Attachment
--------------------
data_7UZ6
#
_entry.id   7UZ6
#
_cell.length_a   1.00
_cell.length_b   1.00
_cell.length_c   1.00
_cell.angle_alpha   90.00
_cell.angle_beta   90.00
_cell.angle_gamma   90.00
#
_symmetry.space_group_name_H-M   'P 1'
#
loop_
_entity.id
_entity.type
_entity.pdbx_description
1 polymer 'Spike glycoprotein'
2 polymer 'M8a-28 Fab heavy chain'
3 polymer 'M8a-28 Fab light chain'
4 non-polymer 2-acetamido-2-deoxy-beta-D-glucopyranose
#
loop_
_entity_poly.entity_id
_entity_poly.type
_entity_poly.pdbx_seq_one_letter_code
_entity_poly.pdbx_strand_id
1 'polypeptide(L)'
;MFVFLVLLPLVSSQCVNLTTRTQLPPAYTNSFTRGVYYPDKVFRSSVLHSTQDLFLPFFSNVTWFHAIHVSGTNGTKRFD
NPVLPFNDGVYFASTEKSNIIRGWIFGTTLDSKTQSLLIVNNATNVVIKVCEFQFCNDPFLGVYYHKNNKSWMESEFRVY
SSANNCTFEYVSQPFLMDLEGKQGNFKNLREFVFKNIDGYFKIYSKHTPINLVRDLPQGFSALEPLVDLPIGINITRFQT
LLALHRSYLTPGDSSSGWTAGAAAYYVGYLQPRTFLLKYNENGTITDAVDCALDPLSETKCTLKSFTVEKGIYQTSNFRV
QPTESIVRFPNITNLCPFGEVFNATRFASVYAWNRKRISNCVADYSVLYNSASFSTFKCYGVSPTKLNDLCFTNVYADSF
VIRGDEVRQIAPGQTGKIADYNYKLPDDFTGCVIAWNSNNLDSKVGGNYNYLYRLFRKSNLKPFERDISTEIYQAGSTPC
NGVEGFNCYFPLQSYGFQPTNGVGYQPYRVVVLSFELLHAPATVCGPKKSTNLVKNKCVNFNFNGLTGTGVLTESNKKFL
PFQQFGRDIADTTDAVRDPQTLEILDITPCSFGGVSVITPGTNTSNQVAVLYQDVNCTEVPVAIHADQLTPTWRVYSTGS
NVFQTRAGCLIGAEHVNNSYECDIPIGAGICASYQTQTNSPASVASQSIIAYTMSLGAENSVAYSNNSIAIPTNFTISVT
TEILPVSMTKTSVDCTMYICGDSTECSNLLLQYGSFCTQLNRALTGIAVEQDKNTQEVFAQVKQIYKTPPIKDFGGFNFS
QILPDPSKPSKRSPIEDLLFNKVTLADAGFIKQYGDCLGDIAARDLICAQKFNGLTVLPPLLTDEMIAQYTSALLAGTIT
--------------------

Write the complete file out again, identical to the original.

data_7UZ6
#
_entry.id   7UZ6
#
_cell.length_a   1.00
_cell.length_b   1.00
_cell.length_c   1.00
_cell.angle_alpha   90.00
_cell.angle_beta   90.00
_cell.angle_gamma   90.00
#
_symmetry.space_group_name_H-M   'P 1'
#
loop_
_entity.id
_entity.type
_entity.pdbx_description
1 polymer 'Spike glycoprotein'
2 polymer 'M8a-28 Fab heavy chain'
3 polymer 'M8a-28 Fab light chain'
4 non-polymer 2-acetamido-2-deoxy-beta-D-glucopyranose
#
loop_
_entity_poly.entity_id
_entity_poly.type
_entity_poly.pdbx_seq_one_letter_code
_entity_poly.pdbx_strand_id
1 'polypeptide(L)'
;MFVFLVLLPLVSSQCVNLTTRTQLPPAYTNSFTRGVYYPDKVFRSSVLHSTQDLFLPFFSNVTWFHAIHVSGTNGTKRFD
NPVLPFNDGVYFASTEKSNIIRGWIFGTTLDSKTQSLLIVNNATNVVIKVCEFQFCNDPFLGVYYHKNNKSWMESEFRVY
SSANNCTFEYVSQPFLMDLEGKQGNFKNLREFVFKNIDGYFKIYSKHTPINLVRDLPQGFSALEPLVDLPIGINITRFQT
LLALHRSYLTPGDSSSGWTAGAAAYYVGYLQPRTFLLKYNENGTITDAVDCALDPLSETKCTLKSFTVEKGIYQTSNFRV
QPTESIVRFPNITNLCPFGEVFNATRFASVYAWNRKRISNCVADYSVLYNSASFSTFKCYGVSPTKLNDLCFTNVYADSF
VIRGDEVRQIAPGQTGKIADYNYKLPDDFTGCVIAWNSNNLDSKVGGNYNYLYRLFRKSNLKPFERDISTEIYQAGSTPC
NGVEGFNCYFPLQSYGFQPTNGVGYQPYRVVVLSFELLHAPATVCGPKKSTNLVKNKCVNFNFNGLTGTGVLTESNKKFL
PFQQFGRDIADTTDAVRDPQTLEILDITPCSFGGVSVITPGTNTSNQVAVLYQDVNCTEVPVAIHADQLTPTWRVYSTGS
NVFQTRAGCLIGAEHVNNSYECDIPIGAGICASYQTQTNSPASVASQSIIAYTMSLGAENSVAYSNNSIAIPTNFTISVT
TEILPVSMTKTSVDCTMYICGDSTECSNLLLQYGSFCTQLNRALTGIAVEQDKNTQEVFAQVKQIYKTPPIKDFGGFNFS
QILPDPSKPSKRSPIEDLLFNKVTLADAGFIKQYGDCLGDIAARDLICAQKFNGLTVLPPLLTDEMIAQYTSALLAGTIT